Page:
QUALITY OF SERVICE DEFINED
Quality of Service is tricky to measure because numerous interconnected networks comprise the Internet. Problems can range from a bad cable to a backbone router failure 6,000 miles away.
The Internet is a collection of networks exchanging information at common gateways. For example, traffic originating in Vancouver may route through Seattle, Chicago or New York before reaching another Vancouver site.
Information moves through the Internet in “packets”. The quality of a connection depends on the number and success of routers handling packets.
MEASURING QUALITY OF SERVICE
Try these simple procedures to measure the Quality of Service provided by Skyway West and our suppliers.
|Trouble Connecting?||Test Software|
|Are you having trouble connecting to Internet sites? Is your email getting hung up? Are you receiving error messages like “DNS entry missing” or “Server unavailable or not responding”? We can help you isolate the source of the problem.||Two well know performance tools are “ping” and “traceroute”. Both send out packets and measure the performance of those packets over the network. You can target either a DNS name (like mail.yourcompany.com) or a raw IP address like (18.104.22.168).|
|Windows 95 & NT machines can use both tools from the DOS prompt by typing “ping” or “tracert” followed by the IP address you wish to ping or trace. (e.g., ping 22.214.171.124 ). You can also find more robust software from http://tucows.connect.ab.ca/.|
|MAC users who are running open transport should download the freeware equivalent of Traceroute, WhatRoute from http://crash.ihug.co.nz/~bryanc/.|
|A word of advice – “ping” and “traceroute” use network bandwidth so should not be left running. Use in moderation when necessary.|
|Also, users behind a firewall can not use “ping” or “traceroute” since you are using ICMP rather than TCP or UDP.|
|Are you having trouble connecting? Let’s PING|
|A ping measures the time it takes (in milliseconds) a packet to reach another IP address and return. It also identifies packet loss and confirms if an Internet application reached its destination.||Your computer will show the pings as they are sent and when they return. It may take from 2 to 8 pings before one returns depending on your router and other equipment throughout the Internet.|
|First Ping your router
Let’s ensure your LAN is working properly. Ping your router – it is the IP address identified in your client software as the gateway address. It is within the same IP block as the address assigned to your workstation. Check your LAN cabling and workstation configuration if you cannot Ping your router.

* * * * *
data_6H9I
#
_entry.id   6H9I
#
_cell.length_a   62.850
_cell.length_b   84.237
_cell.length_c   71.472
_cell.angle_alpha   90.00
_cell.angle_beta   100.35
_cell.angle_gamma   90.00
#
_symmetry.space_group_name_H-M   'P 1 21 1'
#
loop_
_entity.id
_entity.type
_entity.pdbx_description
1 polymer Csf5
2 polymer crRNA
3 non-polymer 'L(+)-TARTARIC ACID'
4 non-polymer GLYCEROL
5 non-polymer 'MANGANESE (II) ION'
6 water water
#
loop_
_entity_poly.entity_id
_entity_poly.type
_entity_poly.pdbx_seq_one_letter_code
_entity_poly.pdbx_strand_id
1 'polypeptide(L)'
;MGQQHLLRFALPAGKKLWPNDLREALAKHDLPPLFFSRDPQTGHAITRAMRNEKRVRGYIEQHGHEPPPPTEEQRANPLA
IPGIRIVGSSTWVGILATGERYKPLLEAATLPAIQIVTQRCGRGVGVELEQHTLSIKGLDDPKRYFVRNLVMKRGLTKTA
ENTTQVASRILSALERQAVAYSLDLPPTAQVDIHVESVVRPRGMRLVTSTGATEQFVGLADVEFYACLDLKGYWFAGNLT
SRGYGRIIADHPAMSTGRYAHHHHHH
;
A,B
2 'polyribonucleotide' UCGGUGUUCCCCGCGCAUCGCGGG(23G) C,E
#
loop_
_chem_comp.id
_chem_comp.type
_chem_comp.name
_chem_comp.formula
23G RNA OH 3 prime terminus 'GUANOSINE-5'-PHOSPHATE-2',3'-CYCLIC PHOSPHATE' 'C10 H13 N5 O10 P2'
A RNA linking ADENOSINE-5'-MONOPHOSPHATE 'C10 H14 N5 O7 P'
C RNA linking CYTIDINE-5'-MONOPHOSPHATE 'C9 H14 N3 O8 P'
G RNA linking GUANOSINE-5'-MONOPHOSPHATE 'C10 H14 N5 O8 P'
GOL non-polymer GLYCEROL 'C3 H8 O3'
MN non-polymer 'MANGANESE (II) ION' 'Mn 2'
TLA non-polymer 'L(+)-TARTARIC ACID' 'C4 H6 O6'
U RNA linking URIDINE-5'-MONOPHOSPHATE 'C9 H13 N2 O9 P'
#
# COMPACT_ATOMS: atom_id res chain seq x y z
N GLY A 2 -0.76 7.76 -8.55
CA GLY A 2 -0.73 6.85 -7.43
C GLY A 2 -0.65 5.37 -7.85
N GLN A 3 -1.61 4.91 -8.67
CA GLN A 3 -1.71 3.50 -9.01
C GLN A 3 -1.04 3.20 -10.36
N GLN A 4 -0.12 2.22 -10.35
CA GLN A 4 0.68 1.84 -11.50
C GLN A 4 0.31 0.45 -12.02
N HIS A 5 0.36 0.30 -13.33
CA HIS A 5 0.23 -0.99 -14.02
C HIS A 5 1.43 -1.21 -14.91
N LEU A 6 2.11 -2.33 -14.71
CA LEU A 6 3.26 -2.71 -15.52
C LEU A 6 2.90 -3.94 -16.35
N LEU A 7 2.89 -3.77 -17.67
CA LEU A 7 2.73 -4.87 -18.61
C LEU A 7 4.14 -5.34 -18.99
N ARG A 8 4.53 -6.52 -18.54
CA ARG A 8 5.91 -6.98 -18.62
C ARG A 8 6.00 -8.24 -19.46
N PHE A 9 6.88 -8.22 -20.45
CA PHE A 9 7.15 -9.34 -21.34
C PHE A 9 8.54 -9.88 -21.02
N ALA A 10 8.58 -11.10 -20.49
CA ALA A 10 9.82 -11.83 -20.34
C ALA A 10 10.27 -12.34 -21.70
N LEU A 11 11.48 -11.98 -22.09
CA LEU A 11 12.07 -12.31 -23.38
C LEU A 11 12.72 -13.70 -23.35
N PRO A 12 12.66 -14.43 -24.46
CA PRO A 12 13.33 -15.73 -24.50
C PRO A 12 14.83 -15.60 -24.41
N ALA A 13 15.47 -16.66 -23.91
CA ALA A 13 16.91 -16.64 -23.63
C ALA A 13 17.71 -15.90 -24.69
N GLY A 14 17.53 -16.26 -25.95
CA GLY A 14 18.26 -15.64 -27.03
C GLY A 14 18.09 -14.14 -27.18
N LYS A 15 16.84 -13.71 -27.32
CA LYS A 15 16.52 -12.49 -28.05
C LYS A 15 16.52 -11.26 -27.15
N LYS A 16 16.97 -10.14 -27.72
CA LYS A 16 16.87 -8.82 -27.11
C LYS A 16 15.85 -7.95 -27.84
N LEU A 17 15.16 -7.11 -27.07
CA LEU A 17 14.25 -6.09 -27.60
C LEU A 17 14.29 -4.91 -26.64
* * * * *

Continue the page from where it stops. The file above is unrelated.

|Second Ping Skyway West – 126.96.36.199
Call us immediately @ 604-482-1212 if you cannot Ping Skyway West.
|Third Ping the address you are trying to reach.
If you are unable to Ping your destination we can use Traceroute or WhatRoute to help locate the problem.
|Where is the problem? Let’s Traceroute|
|If you are unable to Ping your Internet destination then Traceroute can identify the actual path packets take through each Internet router to the end destination. It also measures the round-trip time from your workstation to your destination thus enabling you to find slow links.||ADSL, Fixed Wireless, T1 and Fibre connections are always on. A typical ADSL connection takes 15 to 30 milliseconds to travel from a customer site to Skyway’s distribution router, or 30 to 60 ms between two Skyway ADSL sites. The example below shows 165 ms from Australia to Skyway’s web site. A delay of 300 ms is considered slow.|
|Below is the path packets take from Australia (.au) to www.skywaywest.com. The numbers on the left side specify the hop number. This is followed by a host name and a host address. Finally, there are three times listed for each hop. These are the round-trip times for the three packets sent out.|
|Stars (*****) on the left of the list indicate unnamed gateways. If the last name in the list is different than the one you typed in, the name you typed is an alias for the final destination. Gaps of information where the times are displayed indicate where packets are being lost. Times will be replaced by something like a star (*). One gap within one hop does not indicate a problem. Look for three missing times in one or more hops to determine the last link successfully reached. Remember, the routes are dynamically assigned so constantly change according to specific algorithms.|
|traceroute to www.skywaywest.com (188.8.131.52), 30 hops max, 40 byte packets
1 nswrno2-eth2-0-ultimo.nswrno.net.au (184.108.40.206) 0.452 ms 0.344 ms 0.331 ms
2 220.127.116.11 (18.104.22.168) 15.039 ms 14.74 ms 0.404 ms
3 ge-1-0-3.bb1.a.syd.aarnet.net.au (22.214.171.124) 0.42 ms 0.47 ms 0.457 ms
4 so-2-1-1.bb1.a.pao.aarnet.net.au (126.96.36.199) 155.721 ms 155.751 ms 155.818 ms
5 GE5-0-PEERA-STTLWA.IP.GROUPTELECOM.NET (188.8.131.52) 156.276 ms 156.304 ms 156.326 ms
6 POS4-0.PEERA-STTLWA.IP.GROUPTELECOM.NET (184.108.40.206) 161.407 ms 161.386 ms 161.591 ms
7 POS7-0.WANA-VANCBC.IP.GROUPTELECOM.NET (220.127.116.11) 165.133 ms 164.979 ms 165.331 ms
8 18.104.22.168 (22.214.171.124) 165.024 ms 165.239 ms 165.065 ms
9 126.96.36.199 (188.8.131.52) 165.781 ms 165.512 ms 165.82 ms
10 static-209-139-197-189.gtcust.grouptelecom.net (184.108.40.206) 165.528 ms 165.467 ms 165.69 ms
11 www.skywaywest.com (220.127.116.11) 165.28 ms 165.25 ms 165.686 ms